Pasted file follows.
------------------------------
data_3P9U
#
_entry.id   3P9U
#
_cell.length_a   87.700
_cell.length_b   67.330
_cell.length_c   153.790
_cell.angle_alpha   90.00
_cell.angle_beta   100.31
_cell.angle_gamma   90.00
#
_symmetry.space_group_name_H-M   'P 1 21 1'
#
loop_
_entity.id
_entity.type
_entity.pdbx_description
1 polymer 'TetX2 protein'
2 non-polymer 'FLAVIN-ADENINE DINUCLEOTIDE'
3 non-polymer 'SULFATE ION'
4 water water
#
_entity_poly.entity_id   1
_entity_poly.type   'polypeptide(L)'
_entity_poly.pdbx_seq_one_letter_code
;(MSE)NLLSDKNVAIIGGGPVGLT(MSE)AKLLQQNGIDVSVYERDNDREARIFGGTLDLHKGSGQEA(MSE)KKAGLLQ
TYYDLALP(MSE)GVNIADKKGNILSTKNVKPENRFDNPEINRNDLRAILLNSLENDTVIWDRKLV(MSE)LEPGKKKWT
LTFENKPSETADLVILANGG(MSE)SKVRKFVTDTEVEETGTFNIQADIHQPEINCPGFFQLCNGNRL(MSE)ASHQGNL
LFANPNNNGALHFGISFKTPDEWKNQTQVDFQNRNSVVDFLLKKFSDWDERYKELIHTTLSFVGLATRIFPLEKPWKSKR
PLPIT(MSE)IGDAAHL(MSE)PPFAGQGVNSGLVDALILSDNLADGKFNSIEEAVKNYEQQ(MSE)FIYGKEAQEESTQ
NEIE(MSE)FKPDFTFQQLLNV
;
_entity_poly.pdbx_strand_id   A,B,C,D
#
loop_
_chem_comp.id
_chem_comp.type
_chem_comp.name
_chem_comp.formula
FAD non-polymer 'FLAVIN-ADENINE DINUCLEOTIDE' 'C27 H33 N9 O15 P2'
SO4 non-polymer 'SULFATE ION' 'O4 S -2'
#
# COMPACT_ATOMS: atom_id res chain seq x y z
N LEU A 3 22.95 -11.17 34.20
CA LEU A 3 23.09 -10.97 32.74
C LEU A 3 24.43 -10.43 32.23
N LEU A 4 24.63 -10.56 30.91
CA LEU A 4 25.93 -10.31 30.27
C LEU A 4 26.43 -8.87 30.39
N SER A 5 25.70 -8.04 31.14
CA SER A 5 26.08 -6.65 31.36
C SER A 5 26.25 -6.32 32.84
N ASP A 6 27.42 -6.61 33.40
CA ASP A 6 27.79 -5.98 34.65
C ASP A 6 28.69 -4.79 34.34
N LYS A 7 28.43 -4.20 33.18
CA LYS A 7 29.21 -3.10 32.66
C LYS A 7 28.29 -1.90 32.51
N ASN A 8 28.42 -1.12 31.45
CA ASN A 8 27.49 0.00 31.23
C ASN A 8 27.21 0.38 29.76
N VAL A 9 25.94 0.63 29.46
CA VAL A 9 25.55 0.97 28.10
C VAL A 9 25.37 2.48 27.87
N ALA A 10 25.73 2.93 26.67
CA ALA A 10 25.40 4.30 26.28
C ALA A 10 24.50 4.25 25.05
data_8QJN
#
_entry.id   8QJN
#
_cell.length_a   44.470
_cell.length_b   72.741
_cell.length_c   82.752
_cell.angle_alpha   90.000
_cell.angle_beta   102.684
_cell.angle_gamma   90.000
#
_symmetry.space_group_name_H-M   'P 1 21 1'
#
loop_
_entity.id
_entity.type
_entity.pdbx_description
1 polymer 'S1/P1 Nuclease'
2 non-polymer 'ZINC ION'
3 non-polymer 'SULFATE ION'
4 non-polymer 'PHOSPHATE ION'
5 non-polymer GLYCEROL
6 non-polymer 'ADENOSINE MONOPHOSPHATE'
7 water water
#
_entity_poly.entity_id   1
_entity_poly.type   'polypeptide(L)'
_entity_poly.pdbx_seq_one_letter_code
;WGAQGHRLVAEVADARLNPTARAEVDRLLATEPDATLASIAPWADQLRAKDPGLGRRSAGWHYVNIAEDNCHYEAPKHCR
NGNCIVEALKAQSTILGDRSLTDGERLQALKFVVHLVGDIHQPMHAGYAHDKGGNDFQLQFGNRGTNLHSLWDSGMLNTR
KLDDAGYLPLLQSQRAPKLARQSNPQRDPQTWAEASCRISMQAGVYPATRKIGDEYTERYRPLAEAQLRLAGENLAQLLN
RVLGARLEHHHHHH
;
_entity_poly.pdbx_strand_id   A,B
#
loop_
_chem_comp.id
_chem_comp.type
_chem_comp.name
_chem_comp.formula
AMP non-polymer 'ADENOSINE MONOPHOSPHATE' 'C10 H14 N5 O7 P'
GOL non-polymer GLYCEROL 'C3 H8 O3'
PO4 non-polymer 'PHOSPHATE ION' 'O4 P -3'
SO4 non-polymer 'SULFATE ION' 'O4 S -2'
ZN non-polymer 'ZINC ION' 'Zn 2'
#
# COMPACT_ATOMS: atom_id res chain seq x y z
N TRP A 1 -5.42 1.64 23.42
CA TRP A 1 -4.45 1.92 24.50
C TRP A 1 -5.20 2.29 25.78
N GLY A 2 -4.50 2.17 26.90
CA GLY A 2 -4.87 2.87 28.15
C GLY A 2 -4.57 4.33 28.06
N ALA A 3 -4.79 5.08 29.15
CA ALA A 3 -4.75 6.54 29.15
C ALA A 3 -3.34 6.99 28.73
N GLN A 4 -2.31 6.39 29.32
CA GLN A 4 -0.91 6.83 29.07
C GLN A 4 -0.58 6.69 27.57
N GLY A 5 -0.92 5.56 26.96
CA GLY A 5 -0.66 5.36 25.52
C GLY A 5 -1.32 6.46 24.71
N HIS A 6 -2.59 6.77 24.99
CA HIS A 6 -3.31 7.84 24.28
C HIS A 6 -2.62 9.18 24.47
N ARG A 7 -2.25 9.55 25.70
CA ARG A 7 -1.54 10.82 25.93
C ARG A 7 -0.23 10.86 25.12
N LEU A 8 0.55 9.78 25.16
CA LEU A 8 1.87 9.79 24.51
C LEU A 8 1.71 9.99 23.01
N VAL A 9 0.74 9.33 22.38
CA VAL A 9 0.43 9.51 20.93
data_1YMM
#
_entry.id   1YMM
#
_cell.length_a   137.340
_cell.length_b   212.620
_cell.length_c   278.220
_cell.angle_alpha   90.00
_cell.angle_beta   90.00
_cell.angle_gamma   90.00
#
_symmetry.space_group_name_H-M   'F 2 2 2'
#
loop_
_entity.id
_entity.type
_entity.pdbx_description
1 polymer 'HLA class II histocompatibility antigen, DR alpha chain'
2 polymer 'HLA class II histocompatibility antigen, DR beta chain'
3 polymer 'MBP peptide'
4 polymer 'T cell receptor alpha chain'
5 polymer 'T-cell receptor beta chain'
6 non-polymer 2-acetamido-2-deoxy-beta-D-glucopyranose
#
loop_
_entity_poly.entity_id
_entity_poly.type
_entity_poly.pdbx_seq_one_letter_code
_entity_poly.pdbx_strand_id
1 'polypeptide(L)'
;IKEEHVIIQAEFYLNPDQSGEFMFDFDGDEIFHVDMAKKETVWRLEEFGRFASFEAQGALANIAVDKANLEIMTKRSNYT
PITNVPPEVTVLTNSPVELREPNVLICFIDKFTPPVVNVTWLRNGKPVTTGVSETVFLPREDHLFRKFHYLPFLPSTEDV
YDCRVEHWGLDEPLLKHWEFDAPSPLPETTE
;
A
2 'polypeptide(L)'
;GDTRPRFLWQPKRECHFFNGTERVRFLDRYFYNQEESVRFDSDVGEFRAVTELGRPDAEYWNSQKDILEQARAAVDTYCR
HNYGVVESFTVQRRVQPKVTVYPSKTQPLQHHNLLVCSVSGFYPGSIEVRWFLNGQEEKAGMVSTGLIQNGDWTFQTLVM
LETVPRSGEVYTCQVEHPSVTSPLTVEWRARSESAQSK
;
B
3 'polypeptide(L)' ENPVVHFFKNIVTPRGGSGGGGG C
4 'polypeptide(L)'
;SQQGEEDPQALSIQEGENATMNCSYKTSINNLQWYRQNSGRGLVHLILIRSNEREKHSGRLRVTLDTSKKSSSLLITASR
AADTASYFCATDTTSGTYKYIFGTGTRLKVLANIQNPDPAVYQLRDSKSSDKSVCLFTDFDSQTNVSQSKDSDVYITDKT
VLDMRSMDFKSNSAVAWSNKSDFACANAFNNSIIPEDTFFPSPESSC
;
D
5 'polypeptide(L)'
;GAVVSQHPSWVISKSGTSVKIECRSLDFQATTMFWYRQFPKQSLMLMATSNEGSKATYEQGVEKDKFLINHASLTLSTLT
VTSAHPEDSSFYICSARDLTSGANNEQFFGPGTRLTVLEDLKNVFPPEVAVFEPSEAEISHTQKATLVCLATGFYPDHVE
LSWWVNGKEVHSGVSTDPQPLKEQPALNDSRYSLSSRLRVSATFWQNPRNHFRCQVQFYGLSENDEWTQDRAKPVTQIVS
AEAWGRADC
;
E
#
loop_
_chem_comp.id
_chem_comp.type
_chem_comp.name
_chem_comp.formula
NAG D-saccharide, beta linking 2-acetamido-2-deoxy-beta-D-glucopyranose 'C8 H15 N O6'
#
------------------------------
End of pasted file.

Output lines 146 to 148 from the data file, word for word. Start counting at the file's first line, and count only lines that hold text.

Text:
_cell.length_b   212.620
_cell.length_c   278.220
_cell.angle_alpha   90.00